Computers will soon know when you’re down in the dumps, says Dell

5 Aug 2014

Dell has begun working towards the development of software which will be able to read the user’s mood by measuring his or her brain activity with a headset, due to be released by 2017.

The company believes the technology could have a range of potential uses both in the home and at the office and has begun working with headset manufacturer Neurosky to develop a headset to use with the software costing €75-€150, according to the BBC.

Neurosky had recently made headlines for the collaboration with start-up company MindRDR, which has been working with Google Glass to turn it from a voice-command device into one that can read the user’s brainwaves instead.

Jai Menon, head of both the project and of Dell’s research division, said the headset could be used in conjunction with gamers, whereby if a computer can tell that the person playing the game is becoming bored, it will make the game more challenging or, likewise, if the gamer is becoming frustrated it could offer hints as to how to get past a certain level.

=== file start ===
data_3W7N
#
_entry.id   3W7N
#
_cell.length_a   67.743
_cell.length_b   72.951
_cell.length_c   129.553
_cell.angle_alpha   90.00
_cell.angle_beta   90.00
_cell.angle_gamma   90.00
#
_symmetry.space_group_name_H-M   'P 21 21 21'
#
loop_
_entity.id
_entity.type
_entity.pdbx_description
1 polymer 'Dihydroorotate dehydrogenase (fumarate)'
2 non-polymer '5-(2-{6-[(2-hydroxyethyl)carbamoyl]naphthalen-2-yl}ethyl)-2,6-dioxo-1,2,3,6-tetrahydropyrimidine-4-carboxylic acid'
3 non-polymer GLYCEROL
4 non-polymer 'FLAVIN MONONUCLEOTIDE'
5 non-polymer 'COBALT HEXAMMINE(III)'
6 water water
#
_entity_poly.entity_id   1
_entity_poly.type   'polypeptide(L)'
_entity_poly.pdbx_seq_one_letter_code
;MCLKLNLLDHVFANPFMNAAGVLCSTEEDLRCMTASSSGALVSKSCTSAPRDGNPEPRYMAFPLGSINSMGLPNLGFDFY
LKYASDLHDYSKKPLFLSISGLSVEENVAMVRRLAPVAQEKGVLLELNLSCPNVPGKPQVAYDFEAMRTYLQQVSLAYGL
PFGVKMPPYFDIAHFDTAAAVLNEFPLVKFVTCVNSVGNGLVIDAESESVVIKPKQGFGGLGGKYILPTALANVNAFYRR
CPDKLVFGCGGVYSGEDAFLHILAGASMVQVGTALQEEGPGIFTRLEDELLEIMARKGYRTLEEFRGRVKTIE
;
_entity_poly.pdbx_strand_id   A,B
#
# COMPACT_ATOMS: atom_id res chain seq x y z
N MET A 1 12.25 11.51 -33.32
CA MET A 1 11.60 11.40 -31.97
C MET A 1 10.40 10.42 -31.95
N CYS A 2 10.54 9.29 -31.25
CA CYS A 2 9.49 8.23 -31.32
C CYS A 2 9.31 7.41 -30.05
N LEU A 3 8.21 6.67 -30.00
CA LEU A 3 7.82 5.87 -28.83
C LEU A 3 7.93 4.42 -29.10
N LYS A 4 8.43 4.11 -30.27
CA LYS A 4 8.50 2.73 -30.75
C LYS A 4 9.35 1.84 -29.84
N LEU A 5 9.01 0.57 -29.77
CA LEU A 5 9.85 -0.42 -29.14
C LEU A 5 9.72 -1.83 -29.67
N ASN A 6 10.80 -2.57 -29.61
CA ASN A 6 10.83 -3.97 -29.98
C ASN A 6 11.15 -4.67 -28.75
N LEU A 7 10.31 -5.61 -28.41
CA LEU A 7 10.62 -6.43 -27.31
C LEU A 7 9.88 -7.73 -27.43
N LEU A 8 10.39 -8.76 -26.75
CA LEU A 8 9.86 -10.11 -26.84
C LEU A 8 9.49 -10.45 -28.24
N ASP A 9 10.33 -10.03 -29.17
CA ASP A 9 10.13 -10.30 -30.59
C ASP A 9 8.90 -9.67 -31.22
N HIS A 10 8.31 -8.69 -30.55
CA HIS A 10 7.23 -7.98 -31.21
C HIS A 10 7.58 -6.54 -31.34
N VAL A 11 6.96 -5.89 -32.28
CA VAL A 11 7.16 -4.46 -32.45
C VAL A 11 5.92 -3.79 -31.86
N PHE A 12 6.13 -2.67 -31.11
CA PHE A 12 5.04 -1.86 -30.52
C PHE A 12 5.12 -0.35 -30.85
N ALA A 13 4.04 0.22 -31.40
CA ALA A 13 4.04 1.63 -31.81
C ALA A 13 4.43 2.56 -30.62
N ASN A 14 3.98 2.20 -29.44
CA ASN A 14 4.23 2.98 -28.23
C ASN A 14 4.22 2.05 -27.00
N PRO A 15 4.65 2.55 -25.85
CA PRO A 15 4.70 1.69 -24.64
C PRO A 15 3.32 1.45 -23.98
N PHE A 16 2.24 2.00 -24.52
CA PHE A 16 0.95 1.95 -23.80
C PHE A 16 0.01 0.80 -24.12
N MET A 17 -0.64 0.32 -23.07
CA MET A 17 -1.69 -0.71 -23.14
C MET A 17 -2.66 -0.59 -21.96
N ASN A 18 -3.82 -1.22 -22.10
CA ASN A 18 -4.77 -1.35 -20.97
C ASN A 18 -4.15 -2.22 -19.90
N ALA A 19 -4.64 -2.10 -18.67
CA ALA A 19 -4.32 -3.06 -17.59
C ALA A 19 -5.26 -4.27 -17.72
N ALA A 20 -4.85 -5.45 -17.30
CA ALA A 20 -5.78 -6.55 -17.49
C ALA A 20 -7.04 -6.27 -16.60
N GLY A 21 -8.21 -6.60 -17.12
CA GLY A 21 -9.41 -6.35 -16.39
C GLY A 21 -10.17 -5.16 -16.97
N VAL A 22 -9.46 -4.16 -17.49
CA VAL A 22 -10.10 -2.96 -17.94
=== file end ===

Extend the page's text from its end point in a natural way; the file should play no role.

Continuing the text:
Menon added the technology hasn’t been perfected just yet and has proven to be right only 50pc of the time. The team, however, is working towards a success rate of 90pc or higher in order to make the product viable on the commercial market.

If the software alone is unable to reach the right success rate, Menon said they are open to including other technology to work in tandem with the headset.

“If an individual device doesn’t give us that accuracy then we will also add additional inputs – a pulse oximeter (to monitor the level of oxygen in a patient’s blood) or ECG (electrocardiogram – a heart rhythm monitor) or other readings, to see if multiple inputs help the software get to the correct value.”

Man at computer image via Shutterstock

Colm Gorey was a senior journalist with Silicon Republic